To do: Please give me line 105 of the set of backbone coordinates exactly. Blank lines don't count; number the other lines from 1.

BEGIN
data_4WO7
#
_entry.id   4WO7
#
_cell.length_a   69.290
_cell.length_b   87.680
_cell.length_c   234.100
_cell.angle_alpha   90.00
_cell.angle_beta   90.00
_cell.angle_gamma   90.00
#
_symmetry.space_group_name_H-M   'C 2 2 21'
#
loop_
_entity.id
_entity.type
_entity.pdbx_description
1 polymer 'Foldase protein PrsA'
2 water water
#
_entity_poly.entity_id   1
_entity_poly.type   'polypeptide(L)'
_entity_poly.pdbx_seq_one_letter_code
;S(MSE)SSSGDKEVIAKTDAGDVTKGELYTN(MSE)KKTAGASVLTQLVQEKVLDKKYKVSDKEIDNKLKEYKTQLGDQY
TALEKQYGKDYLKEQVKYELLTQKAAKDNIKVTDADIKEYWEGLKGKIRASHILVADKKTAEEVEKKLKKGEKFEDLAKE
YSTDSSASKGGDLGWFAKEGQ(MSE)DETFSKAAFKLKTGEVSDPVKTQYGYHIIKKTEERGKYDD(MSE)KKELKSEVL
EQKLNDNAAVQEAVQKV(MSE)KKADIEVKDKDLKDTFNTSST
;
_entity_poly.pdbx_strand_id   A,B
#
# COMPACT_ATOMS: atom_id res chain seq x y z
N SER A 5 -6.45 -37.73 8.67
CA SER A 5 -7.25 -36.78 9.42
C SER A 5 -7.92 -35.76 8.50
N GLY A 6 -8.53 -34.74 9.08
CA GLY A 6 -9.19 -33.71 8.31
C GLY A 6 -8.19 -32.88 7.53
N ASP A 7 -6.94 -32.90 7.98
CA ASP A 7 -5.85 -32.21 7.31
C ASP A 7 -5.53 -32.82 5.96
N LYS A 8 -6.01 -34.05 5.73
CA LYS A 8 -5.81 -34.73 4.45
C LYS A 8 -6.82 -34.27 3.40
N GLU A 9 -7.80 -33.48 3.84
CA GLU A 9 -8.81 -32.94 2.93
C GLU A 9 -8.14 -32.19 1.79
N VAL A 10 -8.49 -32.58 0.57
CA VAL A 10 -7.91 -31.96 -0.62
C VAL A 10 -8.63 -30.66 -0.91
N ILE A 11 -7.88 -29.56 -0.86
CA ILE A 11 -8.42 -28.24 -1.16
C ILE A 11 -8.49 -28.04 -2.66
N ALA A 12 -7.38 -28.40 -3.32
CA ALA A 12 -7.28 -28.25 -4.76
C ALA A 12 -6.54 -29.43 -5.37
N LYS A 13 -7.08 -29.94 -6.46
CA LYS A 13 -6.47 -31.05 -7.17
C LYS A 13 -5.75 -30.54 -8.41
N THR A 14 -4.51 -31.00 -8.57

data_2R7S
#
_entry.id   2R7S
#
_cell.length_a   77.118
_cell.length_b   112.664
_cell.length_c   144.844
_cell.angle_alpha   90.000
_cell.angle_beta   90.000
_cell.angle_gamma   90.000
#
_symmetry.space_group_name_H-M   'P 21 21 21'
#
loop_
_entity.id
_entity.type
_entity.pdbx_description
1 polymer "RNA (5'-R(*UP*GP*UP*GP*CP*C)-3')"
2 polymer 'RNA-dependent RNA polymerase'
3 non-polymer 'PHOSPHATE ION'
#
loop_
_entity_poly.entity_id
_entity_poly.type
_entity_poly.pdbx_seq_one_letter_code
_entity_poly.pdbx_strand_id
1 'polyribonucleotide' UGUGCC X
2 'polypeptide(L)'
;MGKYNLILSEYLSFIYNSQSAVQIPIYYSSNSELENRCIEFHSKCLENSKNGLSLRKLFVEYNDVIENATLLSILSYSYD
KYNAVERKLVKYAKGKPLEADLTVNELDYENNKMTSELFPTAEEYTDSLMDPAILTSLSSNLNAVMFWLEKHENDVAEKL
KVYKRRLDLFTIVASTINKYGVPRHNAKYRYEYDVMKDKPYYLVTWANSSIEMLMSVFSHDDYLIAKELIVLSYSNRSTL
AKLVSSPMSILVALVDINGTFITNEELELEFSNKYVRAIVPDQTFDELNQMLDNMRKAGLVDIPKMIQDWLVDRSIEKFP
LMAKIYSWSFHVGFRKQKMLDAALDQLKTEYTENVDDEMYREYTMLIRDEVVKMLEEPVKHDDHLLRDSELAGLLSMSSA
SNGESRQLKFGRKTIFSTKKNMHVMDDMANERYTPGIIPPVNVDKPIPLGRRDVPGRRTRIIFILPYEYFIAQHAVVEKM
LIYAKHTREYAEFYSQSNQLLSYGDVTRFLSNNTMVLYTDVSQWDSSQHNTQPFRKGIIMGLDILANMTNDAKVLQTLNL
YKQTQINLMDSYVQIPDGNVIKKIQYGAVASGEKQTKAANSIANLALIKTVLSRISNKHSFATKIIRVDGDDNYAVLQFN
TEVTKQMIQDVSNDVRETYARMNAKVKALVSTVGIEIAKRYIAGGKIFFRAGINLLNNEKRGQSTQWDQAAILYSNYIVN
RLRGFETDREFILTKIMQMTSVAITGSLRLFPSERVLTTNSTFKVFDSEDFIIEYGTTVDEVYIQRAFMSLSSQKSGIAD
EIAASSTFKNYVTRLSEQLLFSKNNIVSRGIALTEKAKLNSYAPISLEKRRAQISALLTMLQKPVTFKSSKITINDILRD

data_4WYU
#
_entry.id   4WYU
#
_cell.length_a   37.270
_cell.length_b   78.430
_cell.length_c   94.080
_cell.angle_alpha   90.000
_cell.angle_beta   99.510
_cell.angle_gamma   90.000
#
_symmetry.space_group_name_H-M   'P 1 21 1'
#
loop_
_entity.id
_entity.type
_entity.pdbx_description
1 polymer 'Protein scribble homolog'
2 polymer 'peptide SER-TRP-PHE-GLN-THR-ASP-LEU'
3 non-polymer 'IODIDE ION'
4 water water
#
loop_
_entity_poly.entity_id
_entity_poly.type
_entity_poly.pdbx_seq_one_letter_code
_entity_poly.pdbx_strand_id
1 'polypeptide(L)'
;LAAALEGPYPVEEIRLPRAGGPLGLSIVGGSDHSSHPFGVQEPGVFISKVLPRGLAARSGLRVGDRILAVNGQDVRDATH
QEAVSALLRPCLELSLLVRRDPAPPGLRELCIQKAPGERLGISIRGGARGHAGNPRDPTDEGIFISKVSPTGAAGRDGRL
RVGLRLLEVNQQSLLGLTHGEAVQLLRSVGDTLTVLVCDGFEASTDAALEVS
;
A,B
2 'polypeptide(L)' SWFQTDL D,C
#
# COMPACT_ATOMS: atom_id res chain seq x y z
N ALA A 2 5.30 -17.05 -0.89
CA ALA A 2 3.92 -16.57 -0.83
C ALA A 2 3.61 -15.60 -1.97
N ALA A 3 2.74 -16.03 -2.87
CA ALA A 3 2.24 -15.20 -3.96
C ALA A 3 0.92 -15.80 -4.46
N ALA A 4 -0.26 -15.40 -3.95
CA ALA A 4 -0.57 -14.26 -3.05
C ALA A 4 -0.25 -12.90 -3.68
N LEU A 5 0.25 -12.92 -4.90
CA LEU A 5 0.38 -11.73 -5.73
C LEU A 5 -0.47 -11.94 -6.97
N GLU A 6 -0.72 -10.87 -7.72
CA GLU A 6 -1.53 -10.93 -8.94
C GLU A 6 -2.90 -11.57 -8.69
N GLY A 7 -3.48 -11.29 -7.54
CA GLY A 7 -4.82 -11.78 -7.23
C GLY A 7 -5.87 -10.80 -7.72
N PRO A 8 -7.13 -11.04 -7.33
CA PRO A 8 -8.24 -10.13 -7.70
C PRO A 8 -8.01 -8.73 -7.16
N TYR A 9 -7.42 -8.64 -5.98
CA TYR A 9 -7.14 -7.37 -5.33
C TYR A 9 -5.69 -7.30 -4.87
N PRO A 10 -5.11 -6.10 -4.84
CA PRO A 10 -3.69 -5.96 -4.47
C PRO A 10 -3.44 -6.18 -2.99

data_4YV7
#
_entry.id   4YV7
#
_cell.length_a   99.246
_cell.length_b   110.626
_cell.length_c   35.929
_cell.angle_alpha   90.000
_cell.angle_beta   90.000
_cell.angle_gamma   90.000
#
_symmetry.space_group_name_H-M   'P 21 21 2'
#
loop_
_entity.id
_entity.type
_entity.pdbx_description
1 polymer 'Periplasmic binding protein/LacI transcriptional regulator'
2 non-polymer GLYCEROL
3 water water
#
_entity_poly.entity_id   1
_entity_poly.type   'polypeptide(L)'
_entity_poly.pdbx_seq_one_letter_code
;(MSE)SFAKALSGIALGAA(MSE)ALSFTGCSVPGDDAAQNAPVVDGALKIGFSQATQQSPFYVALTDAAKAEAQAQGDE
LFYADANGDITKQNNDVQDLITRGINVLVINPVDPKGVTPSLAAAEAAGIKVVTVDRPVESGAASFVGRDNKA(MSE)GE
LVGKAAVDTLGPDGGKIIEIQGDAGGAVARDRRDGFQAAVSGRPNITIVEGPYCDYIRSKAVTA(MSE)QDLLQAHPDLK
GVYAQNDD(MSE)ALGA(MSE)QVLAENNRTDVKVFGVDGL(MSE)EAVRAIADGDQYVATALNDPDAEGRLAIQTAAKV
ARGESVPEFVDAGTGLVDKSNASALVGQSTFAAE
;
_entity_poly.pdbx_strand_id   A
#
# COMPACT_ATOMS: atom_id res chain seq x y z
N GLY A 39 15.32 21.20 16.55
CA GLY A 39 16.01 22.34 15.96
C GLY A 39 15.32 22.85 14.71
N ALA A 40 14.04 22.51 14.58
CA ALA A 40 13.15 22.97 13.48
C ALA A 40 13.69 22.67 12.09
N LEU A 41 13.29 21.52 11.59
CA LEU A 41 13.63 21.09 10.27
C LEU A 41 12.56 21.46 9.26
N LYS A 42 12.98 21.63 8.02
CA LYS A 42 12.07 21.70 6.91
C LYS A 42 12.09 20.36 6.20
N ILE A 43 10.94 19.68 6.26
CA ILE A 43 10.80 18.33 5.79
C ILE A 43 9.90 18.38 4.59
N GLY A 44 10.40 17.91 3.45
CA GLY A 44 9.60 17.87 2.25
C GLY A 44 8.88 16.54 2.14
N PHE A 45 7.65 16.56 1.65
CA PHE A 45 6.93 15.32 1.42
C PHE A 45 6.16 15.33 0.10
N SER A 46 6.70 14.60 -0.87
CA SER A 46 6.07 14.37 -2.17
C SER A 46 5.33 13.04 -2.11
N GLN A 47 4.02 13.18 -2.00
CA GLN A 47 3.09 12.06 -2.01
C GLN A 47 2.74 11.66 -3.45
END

_cell.length_c   94.080